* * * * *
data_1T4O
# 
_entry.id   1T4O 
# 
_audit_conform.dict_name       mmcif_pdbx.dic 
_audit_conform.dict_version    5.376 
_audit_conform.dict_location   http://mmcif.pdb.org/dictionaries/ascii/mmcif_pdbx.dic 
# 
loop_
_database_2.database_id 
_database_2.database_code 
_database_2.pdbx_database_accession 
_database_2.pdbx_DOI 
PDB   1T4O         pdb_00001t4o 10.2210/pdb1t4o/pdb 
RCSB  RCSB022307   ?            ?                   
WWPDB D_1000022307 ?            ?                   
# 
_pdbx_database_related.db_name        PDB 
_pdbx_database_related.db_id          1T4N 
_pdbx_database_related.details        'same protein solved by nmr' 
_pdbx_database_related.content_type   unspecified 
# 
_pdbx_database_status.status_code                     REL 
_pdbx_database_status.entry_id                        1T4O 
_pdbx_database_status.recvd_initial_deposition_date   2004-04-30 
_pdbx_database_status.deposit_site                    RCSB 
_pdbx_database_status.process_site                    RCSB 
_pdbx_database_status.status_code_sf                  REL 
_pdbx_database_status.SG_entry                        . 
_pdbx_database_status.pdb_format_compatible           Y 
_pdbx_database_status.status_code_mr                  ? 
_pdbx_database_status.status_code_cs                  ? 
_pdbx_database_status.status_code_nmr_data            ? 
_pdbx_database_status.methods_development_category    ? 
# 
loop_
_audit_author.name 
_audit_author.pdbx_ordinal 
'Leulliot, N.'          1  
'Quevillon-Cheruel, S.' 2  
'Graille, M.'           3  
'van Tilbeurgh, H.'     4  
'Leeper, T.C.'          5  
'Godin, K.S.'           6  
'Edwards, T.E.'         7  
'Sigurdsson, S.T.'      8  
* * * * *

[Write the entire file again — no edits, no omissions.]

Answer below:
data_1T4O
# 
_entry.id   1T4O 
# 
_audit_conform.dict_name       mmcif_pdbx.dic 
_audit_conform.dict_version    5.376 
_audit_conform.dict_location   http://mmcif.pdb.org/dictionaries/ascii/mmcif_pdbx.dic 
# 
loop_
_database_2.database_id 
_database_2.database_code 
_database_2.pdbx_database_accession 
_database_2.pdbx_DOI 
PDB   1T4O         pdb_00001t4o 10.2210/pdb1t4o/pdb 
RCSB  RCSB022307   ?            ?                   
WWPDB D_1000022307 ?            ?                   
# 
_pdbx_database_related.db_name        PDB 
_pdbx_database_related.db_id          1T4N 
_pdbx_database_related.details        'same protein solved by nmr' 
_pdbx_database_related.content_type   unspecified 
# 
_pdbx_database_status.status_code                     REL 
_pdbx_database_status.entry_id                        1T4O 
_pdbx_database_status.recvd_initial_deposition_date   2004-04-30 
_pdbx_database_status.deposit_site                    RCSB 
_pdbx_database_status.process_site                    RCSB 
_pdbx_database_status.status_code_sf                  REL 
_pdbx_database_status.SG_entry                        . 
_pdbx_database_status.pdb_format_compatible           Y 
_pdbx_database_status.status_code_mr                  ? 
_pdbx_database_status.status_code_cs                  ? 
_pdbx_database_status.status_code_nmr_data            ? 
_pdbx_database_status.methods_development_category    ? 
# 
loop_
_audit_author.name 
_audit_author.pdbx_ordinal 
'Leulliot, N.'          1  
'Quevillon-Cheruel, S.' 2  
'Graille, M.'           3  
'van Tilbeurgh, H.'     4  
'Leeper, T.C.'          5  
'Godin, K.S.'           6  
'Edwards, T.E.'         7  
'Sigurdsson, S.T.'      8  